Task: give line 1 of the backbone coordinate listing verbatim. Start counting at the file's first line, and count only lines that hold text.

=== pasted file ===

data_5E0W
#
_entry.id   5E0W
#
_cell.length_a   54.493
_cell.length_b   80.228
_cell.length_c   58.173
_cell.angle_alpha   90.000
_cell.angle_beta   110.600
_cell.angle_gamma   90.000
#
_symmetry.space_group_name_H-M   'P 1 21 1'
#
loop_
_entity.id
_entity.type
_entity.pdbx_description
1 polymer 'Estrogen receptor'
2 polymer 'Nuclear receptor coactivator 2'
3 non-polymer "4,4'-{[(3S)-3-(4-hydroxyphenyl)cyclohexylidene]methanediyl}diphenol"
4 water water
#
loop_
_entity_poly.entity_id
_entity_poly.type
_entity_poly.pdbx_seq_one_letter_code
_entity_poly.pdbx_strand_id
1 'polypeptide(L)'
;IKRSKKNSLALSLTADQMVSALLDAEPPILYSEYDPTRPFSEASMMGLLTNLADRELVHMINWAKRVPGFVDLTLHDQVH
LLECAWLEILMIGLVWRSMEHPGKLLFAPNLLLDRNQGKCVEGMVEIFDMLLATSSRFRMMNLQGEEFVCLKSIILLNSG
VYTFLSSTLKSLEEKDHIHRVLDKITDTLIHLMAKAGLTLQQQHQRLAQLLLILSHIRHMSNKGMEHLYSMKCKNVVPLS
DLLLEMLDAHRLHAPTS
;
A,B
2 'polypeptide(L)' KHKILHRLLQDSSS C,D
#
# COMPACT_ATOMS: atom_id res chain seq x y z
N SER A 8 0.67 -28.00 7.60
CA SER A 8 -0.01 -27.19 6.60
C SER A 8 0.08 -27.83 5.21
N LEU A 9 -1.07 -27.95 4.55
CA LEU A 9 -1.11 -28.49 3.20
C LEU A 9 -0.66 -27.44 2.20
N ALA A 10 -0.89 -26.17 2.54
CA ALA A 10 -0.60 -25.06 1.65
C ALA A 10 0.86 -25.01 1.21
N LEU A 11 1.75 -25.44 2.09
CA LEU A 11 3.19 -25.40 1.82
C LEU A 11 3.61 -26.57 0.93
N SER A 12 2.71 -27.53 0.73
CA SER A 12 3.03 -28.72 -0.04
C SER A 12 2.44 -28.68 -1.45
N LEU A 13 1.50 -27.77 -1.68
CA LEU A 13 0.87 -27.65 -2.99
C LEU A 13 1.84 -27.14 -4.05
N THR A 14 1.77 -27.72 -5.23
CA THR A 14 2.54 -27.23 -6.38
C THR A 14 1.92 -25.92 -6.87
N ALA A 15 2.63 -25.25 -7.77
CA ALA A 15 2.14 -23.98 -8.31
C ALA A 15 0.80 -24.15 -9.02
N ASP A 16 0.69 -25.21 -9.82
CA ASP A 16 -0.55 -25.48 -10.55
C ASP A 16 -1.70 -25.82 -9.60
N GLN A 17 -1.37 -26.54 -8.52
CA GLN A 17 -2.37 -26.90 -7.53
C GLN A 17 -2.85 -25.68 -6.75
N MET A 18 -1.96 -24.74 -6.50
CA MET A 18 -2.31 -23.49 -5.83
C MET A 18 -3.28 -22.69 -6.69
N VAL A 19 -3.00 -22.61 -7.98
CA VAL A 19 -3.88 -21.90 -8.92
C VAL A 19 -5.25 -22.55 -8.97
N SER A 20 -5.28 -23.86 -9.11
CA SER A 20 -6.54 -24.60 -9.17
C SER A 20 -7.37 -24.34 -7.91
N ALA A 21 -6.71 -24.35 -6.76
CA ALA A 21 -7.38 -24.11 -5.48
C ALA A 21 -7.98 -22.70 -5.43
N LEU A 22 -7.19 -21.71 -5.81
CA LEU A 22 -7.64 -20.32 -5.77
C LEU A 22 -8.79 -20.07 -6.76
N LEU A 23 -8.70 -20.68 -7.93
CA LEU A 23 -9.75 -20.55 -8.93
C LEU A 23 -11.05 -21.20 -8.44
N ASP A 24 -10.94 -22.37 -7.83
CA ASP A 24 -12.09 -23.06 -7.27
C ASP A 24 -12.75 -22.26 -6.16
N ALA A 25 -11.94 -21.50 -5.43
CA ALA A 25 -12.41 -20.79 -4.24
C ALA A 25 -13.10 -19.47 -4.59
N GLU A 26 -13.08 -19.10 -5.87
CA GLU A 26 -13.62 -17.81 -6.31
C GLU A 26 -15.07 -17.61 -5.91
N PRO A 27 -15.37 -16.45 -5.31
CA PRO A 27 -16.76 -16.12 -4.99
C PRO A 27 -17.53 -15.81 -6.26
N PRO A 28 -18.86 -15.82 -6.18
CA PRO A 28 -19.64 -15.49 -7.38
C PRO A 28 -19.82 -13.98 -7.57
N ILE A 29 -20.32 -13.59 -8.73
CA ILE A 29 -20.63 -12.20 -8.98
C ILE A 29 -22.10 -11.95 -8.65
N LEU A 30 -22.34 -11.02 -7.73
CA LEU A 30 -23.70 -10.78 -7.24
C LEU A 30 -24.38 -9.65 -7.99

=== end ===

data_5E0W